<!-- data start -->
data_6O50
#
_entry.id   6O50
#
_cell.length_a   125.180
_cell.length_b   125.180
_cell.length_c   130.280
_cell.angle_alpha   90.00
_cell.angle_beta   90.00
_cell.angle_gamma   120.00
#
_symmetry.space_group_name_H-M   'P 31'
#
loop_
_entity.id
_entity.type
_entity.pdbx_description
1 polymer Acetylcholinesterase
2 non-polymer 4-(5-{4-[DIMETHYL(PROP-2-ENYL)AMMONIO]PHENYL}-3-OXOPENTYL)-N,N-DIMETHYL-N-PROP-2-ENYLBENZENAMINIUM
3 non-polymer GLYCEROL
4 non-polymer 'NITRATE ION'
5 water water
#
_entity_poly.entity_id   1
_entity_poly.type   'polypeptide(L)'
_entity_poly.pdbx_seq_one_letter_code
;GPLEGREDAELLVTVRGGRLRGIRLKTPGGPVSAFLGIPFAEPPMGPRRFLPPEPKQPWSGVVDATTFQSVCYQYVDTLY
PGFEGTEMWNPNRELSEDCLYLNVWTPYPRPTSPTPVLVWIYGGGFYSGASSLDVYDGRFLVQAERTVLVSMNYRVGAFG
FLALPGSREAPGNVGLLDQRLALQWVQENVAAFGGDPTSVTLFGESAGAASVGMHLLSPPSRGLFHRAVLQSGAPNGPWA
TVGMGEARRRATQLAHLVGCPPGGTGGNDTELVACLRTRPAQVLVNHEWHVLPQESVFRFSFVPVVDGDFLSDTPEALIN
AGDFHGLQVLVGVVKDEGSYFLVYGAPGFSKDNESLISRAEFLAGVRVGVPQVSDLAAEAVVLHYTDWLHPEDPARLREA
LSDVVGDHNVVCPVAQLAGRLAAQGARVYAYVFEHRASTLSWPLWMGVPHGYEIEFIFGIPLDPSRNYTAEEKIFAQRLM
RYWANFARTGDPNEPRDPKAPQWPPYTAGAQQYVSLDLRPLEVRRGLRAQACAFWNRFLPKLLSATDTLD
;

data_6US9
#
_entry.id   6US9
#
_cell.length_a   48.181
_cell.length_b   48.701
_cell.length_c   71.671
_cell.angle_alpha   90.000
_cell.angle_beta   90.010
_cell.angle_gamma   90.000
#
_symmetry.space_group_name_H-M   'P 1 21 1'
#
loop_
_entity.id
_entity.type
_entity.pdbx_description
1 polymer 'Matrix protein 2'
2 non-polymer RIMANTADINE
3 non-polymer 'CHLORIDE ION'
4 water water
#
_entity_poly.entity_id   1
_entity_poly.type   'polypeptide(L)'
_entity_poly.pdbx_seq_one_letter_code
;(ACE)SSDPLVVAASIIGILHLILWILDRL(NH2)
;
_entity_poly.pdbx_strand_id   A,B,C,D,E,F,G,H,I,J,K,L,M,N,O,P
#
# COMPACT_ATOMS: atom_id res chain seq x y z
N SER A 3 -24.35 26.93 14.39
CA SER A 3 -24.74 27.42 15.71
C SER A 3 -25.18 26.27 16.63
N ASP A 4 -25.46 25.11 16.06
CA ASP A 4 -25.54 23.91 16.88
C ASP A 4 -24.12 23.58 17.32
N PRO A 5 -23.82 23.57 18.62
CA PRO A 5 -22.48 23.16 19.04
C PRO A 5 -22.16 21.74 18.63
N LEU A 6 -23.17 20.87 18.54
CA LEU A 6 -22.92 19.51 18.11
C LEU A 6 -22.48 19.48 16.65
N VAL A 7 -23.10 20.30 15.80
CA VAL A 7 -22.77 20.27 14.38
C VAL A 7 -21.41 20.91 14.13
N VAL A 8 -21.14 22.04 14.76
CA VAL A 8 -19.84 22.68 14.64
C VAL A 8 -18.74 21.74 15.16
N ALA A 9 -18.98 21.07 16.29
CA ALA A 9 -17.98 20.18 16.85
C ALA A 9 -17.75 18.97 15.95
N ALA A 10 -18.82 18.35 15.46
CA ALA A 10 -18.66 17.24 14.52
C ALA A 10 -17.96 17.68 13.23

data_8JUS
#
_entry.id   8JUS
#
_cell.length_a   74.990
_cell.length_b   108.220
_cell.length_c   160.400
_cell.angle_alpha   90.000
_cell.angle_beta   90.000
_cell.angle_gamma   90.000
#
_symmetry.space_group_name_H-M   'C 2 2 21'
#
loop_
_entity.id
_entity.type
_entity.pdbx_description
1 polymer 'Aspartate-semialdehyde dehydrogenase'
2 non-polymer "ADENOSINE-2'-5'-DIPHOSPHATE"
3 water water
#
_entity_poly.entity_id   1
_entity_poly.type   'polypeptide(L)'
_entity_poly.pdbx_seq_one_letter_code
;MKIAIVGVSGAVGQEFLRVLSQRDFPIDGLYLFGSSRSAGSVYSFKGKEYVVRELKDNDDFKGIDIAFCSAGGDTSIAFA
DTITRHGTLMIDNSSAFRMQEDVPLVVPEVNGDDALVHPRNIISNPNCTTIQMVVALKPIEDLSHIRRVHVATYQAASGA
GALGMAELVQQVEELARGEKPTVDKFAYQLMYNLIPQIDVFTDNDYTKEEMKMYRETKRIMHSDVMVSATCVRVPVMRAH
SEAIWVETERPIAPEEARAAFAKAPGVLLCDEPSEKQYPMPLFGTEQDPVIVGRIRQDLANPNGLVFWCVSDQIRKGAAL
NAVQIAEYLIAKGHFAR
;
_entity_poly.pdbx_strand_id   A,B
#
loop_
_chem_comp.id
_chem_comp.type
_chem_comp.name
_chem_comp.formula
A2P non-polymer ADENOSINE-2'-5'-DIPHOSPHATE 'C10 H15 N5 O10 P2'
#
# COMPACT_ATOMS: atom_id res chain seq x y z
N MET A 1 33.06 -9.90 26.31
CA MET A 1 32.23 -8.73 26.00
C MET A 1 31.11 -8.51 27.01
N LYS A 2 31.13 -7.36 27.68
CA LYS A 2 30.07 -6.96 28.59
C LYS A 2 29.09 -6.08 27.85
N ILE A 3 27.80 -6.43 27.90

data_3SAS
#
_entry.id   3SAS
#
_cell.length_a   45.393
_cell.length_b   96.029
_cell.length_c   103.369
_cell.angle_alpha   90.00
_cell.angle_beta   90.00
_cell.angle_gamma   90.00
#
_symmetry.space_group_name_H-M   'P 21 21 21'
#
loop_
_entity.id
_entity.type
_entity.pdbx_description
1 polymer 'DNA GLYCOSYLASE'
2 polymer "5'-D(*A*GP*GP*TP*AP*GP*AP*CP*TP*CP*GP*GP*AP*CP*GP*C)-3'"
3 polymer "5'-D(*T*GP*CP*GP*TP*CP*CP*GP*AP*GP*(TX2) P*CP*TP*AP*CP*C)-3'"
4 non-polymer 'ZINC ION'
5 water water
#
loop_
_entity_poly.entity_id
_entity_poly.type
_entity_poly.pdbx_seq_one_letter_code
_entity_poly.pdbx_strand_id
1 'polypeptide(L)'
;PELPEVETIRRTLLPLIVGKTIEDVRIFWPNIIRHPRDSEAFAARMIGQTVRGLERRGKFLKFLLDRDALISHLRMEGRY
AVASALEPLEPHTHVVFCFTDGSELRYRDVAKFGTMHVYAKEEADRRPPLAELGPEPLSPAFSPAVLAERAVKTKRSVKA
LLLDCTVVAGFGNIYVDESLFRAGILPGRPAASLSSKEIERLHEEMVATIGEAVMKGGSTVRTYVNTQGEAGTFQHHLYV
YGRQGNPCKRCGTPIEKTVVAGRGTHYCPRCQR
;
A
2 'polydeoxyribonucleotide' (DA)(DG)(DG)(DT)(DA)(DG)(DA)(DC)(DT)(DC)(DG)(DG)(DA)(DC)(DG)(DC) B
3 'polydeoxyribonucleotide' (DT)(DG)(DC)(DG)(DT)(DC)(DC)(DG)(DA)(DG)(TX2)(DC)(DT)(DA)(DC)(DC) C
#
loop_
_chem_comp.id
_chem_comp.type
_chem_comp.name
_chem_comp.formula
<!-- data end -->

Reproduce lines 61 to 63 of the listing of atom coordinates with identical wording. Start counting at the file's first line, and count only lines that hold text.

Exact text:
;
_entity_poly.pdbx_strand_id   A,B,C,D,E,F,G,H,I,J,K,L,M,N,O,P
#